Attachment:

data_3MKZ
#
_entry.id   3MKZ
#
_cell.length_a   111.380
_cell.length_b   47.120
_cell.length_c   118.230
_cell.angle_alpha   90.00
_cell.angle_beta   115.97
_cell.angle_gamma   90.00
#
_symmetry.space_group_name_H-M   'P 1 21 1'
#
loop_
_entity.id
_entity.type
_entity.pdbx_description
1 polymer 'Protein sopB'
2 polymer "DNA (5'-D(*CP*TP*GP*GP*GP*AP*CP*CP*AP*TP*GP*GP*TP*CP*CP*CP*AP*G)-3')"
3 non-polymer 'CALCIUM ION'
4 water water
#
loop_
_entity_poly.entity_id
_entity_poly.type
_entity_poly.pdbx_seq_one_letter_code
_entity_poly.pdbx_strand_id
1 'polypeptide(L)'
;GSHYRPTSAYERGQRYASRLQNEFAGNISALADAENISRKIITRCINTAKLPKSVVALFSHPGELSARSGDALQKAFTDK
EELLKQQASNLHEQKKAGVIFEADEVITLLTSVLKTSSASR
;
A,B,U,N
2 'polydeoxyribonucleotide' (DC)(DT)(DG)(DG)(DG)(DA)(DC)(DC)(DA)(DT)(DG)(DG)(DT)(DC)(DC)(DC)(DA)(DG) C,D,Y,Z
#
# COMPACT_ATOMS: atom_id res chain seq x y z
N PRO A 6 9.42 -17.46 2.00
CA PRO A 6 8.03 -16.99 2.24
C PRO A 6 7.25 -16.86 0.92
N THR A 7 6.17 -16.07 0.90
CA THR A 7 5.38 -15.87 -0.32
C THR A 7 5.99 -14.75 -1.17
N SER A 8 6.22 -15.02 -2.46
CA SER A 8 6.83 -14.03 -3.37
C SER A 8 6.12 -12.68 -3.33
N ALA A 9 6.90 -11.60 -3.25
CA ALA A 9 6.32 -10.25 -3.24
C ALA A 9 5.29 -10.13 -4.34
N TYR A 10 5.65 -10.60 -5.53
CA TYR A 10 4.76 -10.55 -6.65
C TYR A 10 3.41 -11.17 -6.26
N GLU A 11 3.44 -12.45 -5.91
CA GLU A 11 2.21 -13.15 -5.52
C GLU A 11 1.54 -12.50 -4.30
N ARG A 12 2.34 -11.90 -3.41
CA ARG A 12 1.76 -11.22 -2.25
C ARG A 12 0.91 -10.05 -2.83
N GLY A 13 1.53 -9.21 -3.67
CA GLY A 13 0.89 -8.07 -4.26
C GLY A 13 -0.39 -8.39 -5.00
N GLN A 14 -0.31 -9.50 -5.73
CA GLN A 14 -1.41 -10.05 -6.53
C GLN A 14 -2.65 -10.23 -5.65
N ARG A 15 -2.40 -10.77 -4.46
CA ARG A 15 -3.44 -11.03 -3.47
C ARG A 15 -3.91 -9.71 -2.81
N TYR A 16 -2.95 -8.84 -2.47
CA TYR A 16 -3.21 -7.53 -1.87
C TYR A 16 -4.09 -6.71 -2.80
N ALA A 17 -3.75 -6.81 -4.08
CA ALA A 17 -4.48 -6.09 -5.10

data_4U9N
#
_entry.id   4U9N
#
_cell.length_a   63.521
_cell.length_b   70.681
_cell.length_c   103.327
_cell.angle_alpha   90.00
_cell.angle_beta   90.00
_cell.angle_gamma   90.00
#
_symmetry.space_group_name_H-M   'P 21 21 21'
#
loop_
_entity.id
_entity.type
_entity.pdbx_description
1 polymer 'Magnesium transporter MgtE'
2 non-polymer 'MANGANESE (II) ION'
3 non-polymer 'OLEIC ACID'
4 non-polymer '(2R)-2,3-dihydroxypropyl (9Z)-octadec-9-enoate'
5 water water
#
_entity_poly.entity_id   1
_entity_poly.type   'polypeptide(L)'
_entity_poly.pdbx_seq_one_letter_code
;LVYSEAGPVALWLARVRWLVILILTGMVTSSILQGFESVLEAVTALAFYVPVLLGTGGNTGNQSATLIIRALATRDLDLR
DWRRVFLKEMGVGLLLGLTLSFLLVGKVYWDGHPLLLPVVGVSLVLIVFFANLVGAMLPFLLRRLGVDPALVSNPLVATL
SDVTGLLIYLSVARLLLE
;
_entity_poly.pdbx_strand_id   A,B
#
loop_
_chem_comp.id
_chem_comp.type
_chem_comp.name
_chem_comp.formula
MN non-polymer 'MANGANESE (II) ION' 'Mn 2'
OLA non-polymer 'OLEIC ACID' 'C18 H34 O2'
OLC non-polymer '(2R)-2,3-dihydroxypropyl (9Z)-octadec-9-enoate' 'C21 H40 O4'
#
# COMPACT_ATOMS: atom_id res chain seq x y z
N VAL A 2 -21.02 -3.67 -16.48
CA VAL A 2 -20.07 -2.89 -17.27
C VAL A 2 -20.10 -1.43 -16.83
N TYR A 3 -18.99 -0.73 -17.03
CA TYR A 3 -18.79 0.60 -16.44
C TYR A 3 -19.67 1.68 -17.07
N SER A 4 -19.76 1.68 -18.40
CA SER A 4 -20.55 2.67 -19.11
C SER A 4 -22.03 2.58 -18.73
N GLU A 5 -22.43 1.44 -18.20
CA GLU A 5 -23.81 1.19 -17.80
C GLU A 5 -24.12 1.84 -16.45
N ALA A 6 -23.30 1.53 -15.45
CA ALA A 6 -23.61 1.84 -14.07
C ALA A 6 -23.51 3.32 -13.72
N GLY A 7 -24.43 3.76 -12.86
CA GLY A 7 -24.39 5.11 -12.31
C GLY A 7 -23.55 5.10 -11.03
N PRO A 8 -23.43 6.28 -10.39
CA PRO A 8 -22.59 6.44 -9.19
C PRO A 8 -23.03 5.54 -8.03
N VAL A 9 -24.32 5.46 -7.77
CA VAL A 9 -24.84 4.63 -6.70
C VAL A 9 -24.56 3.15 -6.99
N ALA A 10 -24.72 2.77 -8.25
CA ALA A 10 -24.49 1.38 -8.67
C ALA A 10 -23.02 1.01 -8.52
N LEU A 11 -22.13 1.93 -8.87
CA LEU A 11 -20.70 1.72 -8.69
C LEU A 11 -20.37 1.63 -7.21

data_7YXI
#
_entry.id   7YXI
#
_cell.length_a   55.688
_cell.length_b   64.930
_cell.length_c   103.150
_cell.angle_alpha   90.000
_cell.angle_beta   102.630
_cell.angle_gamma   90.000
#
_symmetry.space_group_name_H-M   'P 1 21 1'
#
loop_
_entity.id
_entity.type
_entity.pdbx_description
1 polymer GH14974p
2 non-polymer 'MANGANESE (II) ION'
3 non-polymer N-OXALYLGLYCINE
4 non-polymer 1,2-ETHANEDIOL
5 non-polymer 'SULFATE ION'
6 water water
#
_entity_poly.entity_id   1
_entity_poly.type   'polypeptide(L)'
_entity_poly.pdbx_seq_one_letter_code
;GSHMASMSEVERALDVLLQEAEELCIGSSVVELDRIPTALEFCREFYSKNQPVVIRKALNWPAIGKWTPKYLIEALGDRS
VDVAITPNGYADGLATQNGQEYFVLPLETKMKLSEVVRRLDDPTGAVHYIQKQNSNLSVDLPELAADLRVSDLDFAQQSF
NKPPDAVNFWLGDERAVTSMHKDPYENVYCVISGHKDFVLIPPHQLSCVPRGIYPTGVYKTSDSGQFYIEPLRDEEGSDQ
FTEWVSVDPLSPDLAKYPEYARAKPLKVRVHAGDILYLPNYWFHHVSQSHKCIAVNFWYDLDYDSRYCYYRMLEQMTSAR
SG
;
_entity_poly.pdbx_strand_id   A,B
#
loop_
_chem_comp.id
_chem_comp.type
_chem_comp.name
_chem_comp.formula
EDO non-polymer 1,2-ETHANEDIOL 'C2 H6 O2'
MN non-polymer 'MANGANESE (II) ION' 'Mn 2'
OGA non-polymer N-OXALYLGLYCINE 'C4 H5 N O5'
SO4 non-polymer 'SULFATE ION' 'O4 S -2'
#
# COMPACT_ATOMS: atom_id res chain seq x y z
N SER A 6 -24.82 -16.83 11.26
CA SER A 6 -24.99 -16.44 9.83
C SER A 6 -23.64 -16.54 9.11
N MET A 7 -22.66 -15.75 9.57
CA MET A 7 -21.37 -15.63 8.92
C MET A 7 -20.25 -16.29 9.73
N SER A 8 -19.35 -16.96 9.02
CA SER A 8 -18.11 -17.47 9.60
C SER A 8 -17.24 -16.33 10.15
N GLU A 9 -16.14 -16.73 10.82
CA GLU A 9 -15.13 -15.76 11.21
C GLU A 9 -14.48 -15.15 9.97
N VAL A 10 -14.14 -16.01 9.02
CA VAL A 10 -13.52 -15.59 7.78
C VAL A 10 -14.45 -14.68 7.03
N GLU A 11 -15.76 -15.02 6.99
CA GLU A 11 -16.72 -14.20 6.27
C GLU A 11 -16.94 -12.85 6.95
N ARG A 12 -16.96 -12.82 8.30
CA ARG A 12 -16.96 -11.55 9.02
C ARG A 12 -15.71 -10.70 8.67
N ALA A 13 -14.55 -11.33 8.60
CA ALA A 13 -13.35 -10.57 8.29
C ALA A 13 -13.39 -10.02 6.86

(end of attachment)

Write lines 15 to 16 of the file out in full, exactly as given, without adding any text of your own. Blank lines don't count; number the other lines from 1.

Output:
_entity.id
_entity.type